Senator Laura Ebke -- sponsor of the Convention of States application in Nebraska -- will be holding Article V town halls throughout Nebraska over the coming weeks. The following excerpt is from a press release her office sent out last week.
“It’s important to remember”, said Ebke, “that in order to even trigger the call for convention, 34 (2/3) of the states must make an application sufficiently similar to the one that we’re proposing. And if a convention is called, any proposed amendments would have to be ratified by at least 38 (3/4) of the states. The bar is high for making any amendments to our constitution—as I think it should be. But I believe that with a national debt well in excess of $18 trillion dollars, this is a conversation that we ought to have, to at least get people thinking about how we wish to be governed, and what kind of burden we’re willing to leave to future generations.”
Ebke began her series of town halls in July. She initially just went where she was invited by groups in some communities, but has since started seeking out places around the state. When she goes into another legislative district, she informs the senator of that district that she’ll be there, and invites that senator to come to a gathering of their own constituents. According to Senator Ebke:
“I’ve had the opportunity so far to visit with groups in Stanton, Norfolk and Papillion. In August and September, we’ve got plans to visit David City, O’Neill, North Platte, Ogallala, Alliance and Columbus, and new stops are being planned daily. Nebraskans can contact my office for details on visits to their area, or to arrange a town hall in their own community. [...] So far, the response has been very positive. I believe people want to address the usurpation of powers by our federal government, and an Article V convention is a way for them to do that.”
An Article V Convention application is not unheard of nationwide, or in Nebraska, even though no Article V Convention has (to date) received enough applications to be called. Ebke points out that there are some very good reasons for Nebraska to have this conversation—even though Nebraska’s application would only be 1 of the 34 needed for the convention to be called:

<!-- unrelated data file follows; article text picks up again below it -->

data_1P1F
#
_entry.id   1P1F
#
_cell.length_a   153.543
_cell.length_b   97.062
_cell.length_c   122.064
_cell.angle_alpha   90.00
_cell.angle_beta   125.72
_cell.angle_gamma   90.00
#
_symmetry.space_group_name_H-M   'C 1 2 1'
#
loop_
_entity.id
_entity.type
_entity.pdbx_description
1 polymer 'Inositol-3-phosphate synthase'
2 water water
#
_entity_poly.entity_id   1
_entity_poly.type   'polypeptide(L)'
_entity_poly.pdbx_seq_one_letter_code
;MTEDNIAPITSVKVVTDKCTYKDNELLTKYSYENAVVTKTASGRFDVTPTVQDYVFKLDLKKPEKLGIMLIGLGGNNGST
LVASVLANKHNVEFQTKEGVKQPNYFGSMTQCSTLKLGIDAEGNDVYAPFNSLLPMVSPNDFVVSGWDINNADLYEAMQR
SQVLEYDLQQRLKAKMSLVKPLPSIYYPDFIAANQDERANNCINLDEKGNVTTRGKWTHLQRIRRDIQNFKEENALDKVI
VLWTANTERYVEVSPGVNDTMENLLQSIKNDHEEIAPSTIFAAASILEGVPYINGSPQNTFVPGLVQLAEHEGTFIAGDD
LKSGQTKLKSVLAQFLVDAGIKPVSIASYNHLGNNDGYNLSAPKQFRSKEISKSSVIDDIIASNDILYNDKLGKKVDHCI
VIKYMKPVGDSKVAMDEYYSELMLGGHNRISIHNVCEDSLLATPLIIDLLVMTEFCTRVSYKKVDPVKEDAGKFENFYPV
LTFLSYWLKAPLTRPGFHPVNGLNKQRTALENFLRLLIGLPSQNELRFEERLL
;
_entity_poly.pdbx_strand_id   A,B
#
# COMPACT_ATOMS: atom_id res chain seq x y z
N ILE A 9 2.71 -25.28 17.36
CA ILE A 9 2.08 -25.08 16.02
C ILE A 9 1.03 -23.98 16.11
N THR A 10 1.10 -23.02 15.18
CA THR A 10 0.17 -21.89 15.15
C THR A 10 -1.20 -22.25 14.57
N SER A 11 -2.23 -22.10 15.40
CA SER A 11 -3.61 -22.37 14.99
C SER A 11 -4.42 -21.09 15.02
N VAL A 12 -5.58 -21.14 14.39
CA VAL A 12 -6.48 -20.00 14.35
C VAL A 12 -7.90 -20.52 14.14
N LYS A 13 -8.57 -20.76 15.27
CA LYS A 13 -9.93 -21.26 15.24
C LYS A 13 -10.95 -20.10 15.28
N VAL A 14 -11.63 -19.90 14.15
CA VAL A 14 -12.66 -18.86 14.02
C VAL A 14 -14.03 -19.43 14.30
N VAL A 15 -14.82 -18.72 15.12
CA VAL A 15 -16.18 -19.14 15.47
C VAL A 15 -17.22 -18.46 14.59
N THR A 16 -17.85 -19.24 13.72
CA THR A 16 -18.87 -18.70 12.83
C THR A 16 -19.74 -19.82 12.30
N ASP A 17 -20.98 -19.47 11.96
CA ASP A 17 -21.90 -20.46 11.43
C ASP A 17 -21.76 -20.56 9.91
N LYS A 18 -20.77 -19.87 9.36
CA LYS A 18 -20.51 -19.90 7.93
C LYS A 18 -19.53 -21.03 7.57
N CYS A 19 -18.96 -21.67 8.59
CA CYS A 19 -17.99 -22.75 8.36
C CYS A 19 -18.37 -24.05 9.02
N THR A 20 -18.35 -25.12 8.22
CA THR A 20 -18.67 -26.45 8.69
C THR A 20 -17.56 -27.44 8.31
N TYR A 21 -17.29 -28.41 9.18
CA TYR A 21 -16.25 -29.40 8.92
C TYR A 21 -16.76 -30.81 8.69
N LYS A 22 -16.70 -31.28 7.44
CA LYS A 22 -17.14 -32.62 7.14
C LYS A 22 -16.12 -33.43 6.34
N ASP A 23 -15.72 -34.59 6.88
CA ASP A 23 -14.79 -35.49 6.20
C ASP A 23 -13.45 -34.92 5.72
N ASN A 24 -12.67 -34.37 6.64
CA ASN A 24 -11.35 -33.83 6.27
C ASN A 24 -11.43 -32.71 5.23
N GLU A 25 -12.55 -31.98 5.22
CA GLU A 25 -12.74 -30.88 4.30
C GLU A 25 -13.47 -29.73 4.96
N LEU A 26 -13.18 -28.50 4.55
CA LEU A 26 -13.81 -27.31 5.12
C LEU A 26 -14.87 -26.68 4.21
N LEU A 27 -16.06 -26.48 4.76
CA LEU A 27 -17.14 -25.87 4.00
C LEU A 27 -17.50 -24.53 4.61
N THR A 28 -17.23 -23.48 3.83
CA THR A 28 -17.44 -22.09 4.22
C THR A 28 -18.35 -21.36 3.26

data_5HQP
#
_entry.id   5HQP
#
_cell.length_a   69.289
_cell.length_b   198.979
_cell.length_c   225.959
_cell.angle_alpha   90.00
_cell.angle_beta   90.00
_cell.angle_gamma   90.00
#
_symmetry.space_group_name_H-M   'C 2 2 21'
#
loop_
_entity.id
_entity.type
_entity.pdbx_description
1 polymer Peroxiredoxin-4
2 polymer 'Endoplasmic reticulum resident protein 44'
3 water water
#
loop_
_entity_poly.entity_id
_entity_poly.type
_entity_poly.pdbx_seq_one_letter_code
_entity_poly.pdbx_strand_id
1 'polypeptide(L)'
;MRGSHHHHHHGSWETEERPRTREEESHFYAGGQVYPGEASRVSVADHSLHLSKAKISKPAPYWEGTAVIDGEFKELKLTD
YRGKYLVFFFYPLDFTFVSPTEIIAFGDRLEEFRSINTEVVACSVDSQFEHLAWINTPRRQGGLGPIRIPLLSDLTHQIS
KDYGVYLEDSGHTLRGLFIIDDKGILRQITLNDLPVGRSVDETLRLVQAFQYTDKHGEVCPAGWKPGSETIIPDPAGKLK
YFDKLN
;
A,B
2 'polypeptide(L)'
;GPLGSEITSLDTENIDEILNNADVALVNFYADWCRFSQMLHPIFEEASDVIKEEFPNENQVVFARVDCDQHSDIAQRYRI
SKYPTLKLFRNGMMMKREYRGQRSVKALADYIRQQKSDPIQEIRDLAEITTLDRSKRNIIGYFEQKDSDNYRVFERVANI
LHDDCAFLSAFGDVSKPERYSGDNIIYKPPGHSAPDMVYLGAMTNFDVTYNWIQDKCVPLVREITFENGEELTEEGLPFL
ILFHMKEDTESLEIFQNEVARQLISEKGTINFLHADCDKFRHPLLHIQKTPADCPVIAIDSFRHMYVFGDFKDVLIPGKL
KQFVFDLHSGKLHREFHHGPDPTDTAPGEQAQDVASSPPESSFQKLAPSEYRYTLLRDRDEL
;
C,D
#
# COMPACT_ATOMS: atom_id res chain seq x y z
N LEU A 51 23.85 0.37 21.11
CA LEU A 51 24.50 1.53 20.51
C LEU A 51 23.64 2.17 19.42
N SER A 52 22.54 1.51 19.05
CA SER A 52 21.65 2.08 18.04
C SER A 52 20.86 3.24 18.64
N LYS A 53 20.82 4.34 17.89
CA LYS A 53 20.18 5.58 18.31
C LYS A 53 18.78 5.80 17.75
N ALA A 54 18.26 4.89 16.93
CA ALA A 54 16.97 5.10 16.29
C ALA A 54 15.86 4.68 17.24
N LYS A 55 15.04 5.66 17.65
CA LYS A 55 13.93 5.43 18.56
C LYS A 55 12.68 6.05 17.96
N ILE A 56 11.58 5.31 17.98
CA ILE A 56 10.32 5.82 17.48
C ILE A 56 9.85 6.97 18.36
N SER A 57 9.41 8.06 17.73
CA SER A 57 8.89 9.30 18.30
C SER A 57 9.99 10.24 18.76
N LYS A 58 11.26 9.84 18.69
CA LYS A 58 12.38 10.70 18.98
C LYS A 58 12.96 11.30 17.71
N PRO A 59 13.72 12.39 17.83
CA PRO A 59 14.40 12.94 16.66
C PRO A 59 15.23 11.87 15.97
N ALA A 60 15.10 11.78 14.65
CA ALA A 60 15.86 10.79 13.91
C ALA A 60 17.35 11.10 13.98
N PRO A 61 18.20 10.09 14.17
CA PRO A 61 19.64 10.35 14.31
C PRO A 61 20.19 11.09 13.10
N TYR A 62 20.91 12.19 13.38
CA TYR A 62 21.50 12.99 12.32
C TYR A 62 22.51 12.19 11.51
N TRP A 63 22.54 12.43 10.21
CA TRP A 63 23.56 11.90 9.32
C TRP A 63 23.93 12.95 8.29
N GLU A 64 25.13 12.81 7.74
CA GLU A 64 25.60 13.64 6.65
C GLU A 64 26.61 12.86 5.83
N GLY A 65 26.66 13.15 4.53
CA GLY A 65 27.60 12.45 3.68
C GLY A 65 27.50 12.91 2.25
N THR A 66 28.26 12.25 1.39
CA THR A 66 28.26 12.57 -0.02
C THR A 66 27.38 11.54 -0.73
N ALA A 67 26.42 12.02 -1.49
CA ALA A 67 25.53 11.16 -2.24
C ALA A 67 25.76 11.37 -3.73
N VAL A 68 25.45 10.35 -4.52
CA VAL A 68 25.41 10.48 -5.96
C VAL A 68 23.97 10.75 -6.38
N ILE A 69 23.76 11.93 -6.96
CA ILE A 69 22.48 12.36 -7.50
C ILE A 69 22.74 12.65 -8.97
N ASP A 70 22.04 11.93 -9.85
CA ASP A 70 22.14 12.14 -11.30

“Even though we can’t be sure that a convention will be held, I think it’s to Nebraska’s advantage to talk about this now. If 34 states make the decision to ask for a call, we want to have given this some thought so that we can have a meaningful place at the table.
Something that many people aren’t aware of—and I wasn’t aware of until I started doing a little bit of research—is that Nebraska has made several Article V applications in the last 50 years. There were 2 applications made in 1965—one dealing with an apportionment amendment, and the other proposing an amendment that would require states to allocate electoral votes based on some proportionality; and then there were two in the mid 70’s—one was a pro-life amendment proposal; the other was a balanced budget amendment proposal.
I look forward to traveling around the state in the coming months, talking with my fellow Nebraskans who are interested in learning more about an Article V convention, and seeing where this goes. [The Convention of States resolution] made it out of committee last year, and is on General File, so this is a great time for citizens to learn more, and pass their thoughts on to their own state senators.”